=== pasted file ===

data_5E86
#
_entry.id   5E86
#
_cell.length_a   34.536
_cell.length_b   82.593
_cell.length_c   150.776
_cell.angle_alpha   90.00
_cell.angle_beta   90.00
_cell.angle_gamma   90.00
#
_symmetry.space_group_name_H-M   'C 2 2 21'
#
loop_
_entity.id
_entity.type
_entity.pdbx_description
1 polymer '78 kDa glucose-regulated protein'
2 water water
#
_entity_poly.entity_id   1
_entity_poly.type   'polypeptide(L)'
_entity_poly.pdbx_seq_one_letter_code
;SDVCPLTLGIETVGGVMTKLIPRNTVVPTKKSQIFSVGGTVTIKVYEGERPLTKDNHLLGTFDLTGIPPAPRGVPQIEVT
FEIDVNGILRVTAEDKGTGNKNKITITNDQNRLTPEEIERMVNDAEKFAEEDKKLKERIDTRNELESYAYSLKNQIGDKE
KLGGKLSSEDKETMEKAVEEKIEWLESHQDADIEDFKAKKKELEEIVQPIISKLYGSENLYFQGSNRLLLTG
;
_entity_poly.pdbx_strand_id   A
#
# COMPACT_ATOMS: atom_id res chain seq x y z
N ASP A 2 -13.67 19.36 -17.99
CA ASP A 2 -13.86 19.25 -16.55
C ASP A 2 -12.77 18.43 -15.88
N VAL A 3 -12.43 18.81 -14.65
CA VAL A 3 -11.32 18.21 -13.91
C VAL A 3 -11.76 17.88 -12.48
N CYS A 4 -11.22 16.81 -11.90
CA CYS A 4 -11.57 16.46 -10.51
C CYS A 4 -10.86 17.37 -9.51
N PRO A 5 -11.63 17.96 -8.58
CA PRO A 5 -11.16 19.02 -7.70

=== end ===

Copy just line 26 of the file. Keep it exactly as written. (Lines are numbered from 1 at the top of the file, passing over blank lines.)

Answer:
KLGGKLSSEDKETMEKAVEEKIEWLESHQDADIEDFKAKKKELEEIVQPIISKLYGSENLYFQGSNRLLLTG